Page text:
Results

The literature search identified 4283 references (after duplicate removal) plus 802 references identified via MAG. We included three RCTs in this systematic review, one from Australia and two from the UK. The studies were published in 2018 and 2020. All studies compared antipsychotics with cognitive behavioral therapy or other psychosocial interventions, where two studies included a third comparison group combining antipsychotics and the non-pharmacological intervention. The studies had relatively few participants (<100) who were mainly adolescents or young adults. All participants received "early interventions for psychosis" either as part of child and adolescent psychiatry or specialized mental health services, and the interventions took place in these settings. The studies measured psychosis symptoms and social functioning, as well as other outcomes that were not relevant for our problem. None of the studies measured relapse.

We assessed the overall risk of bias in two of the studies to be high and in one study to be unclear. The main reason for the assessment of high risk was a lack of blinding of participants and personnel, insufficient information about treatment group changes, and high attrition. It was not reported when during the intervention period group changes were made. No information on reason for study discontinuation or whether those who dropped out are different from those who continued their participation was given. A study was considered to have unclear risk when the protocol was published after study initiation, hence we do not know whether the reported results  or interventions were in accordance with a pre-specified plan.

The studies measured psychotic symptoms and social functioning. None of the studies measured relapse. There were small to no differences in the effect estimates between comparison groups and we have very low confidence in the results (Table 2).

 

Table 2:

Outcome

Anticipated absolute effects (SMD or MD, 95% CI)

AP vs. PI

N studies (participants)

Quality of the evidence (GRADE)

Control (PI)

Intervention (AP)

Psychotic symptoms

(6 months after start of intervention, measured with PANSS* and BPRS**)

-

Mean score was 0.17 standard deviations higher (0.46 lower to 0.8 higher)

2 (100)

⨁◯◯◯

VERY LOW a-e

Social functioning

(6 months after start of intervention, measured with SOFAS***)

Mean score was 61.7

Mean score was 0.08 higher (0.11 lower to 0.26 higher)

1 (70)

⨁◯◯◯

VERY LOW c,d,e

 

Outcome

Anticipated absolute effects (MD, 95% CI)

AP + PI vs. PI

N studies (participants)

Quality of the evidence (GRADE)

Control (PI)

Intervention (AP + PI)

Psychotic symptoms

(6 months after start of intervention, measured with PANSS*)

Mean score was 59.8

Mean score was 2.2 higher (7.9 lower to 12.3 higher)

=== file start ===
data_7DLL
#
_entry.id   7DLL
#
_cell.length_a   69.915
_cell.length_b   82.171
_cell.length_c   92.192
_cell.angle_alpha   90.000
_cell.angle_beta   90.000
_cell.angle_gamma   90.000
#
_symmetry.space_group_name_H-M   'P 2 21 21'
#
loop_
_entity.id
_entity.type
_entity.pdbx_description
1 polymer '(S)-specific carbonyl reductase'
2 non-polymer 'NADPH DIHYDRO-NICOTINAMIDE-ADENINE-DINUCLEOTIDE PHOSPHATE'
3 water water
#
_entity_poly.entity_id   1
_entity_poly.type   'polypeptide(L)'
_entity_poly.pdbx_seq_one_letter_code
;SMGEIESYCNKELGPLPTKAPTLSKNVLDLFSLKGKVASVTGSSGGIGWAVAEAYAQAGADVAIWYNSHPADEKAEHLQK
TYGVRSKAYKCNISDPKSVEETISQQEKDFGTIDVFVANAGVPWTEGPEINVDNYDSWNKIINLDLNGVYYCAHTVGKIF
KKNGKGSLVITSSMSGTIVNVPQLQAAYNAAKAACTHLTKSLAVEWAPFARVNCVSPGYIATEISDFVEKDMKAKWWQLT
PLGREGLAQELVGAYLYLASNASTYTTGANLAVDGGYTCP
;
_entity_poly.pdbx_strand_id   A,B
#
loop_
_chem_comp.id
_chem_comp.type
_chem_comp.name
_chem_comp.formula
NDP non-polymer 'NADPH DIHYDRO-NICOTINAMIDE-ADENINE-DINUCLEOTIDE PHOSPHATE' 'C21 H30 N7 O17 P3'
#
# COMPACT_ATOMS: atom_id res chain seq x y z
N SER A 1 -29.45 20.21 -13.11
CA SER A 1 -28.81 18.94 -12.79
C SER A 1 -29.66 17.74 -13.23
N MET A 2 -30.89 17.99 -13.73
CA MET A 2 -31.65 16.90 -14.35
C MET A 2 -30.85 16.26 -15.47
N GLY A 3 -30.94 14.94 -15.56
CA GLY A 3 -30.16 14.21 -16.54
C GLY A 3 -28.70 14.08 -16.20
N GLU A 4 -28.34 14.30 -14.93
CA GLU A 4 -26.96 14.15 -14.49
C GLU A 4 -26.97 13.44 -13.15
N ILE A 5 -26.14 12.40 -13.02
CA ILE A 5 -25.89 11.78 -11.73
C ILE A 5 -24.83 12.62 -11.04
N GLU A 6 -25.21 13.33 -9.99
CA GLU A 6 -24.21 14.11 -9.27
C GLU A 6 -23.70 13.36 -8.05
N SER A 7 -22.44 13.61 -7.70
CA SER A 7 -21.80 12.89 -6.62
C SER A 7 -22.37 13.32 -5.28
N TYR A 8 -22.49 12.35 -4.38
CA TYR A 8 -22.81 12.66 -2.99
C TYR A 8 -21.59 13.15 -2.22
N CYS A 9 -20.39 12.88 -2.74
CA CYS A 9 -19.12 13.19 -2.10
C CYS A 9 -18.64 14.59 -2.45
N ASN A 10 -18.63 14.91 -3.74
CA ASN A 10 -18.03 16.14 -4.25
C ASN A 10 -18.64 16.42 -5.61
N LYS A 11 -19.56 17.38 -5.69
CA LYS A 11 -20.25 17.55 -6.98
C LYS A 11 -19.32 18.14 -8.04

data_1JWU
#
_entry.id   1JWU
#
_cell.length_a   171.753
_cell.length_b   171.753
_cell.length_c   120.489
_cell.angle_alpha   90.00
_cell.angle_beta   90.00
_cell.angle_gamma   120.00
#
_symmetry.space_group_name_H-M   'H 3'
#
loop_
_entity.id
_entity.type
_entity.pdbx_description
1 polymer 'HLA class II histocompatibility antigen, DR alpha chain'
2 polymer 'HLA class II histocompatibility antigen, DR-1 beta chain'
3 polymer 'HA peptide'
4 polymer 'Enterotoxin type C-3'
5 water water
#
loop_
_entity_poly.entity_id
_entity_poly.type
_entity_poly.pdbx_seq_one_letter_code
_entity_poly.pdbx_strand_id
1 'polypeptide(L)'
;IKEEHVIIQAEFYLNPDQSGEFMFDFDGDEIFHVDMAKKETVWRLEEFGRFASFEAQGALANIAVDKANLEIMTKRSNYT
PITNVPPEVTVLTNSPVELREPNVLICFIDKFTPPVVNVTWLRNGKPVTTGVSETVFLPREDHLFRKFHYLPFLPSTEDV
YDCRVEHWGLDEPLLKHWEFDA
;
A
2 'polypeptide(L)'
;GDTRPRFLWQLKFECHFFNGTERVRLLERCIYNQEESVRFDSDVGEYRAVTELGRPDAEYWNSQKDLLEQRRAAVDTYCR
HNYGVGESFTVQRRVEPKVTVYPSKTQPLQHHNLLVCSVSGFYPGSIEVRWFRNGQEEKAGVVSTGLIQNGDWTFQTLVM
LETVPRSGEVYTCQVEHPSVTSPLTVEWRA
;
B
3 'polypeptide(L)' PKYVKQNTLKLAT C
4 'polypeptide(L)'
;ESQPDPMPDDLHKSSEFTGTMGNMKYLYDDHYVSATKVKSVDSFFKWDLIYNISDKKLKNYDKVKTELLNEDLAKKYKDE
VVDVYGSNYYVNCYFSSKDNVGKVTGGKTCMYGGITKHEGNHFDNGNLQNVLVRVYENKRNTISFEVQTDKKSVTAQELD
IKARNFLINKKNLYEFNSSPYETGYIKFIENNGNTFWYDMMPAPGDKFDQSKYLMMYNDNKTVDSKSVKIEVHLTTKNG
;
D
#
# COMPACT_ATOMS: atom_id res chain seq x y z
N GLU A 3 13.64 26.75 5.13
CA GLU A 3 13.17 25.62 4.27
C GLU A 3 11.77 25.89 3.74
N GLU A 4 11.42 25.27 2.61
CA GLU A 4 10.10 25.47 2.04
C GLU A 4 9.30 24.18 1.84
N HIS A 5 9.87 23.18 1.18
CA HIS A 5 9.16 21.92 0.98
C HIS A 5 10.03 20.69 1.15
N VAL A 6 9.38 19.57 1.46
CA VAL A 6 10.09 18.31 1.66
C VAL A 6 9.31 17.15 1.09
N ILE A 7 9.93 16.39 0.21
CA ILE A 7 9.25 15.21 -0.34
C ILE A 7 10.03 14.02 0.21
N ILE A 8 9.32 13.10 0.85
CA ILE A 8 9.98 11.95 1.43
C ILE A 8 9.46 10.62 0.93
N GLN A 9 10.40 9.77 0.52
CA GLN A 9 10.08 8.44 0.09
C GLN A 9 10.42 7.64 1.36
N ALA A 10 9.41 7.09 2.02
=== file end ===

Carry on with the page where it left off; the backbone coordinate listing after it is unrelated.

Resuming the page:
1 (33)

⨁◯◯◯

VERY LOW a,b,d,e

         

Outcome

Anticipated absolute effects (MD, 95% CI)

AP vs. CBT

N studies (participants)

Quality of the evidence (GRADE)

Control (CBT)

Intervention (AP)

Psychotic symptoms

(6 months after start of intervention, measured with PANSS*)

Mean score was 60.5

Mean score was 0.59 higher (6.46 lower to 7.64 higher)

1 (44)

⨁◯◯◯

VERY LOW a,b,d,e

         

Outcome

Anticipated absolute effects (MD, 95% CI)

AP + CBT vs. CBT

N studies (participants)

Quality of the evidence (GRADE)

Control (CBT)

Intervention (AP + CBT)

Psychotic symptoms

(6 months after start of intervention, measured with PANSS*)

Mean score was 60.5

Mean score was 6.73 lower (13.12 lower to 0.34 lower)

1 (44)

⨁◯◯◯

VERY LOW a,b,d,e

*PANSS: 30-210 (Higher score equals more symptoms), **BPRS: 18-126 (Higher score equals more symptoms),

***SOFAS: 1-100 (Higher score equals better functioning)

Abbreviations: AP: Antipsychotics, CBT: Cognitive behavioural therapy, CI: Confidence interval, MD: Mean difference, SMD: Standardized mean difference

 

Explanations

a) Downgraded one level due to risk of bias: Deviations from planned interventions
b) Downgraded one level due to risk of bias: Attrition/lack of outcome measurements
c) Downgraded one level due to risk of bias: Lack of pre-published project plan ahead of study initiation for one study
d) Downgraded one level due to precision: Wide confidence intervals and small study sample
e) Downgraded one level due to indirectness: The study population differ from the target population

Discussion

The evidence comparing the use of antipsychotic medication with placebo or non-pharmacological treatments in people with FEP is very scarce. Due to very low quality of the evidence for all outcomes, the findings’ potential to inform decision making processes is greatly limited.

The findings from this systematic review highlight that there is a need for well-designed and larger randomized controlled trails of high methodological quality that investigate the effect of antipsychotic treatment compared to placebo or non-pharmacological treatments in people with FEP.

Conclusion

Based on the evidence in this report it is uncertain whether the effect of antipsychotics is different from the effect of non-pharmacological interventions, either given alone or in combination with placebo, in relation to psychosis symptoms and social functioning in people with first episode psychosis.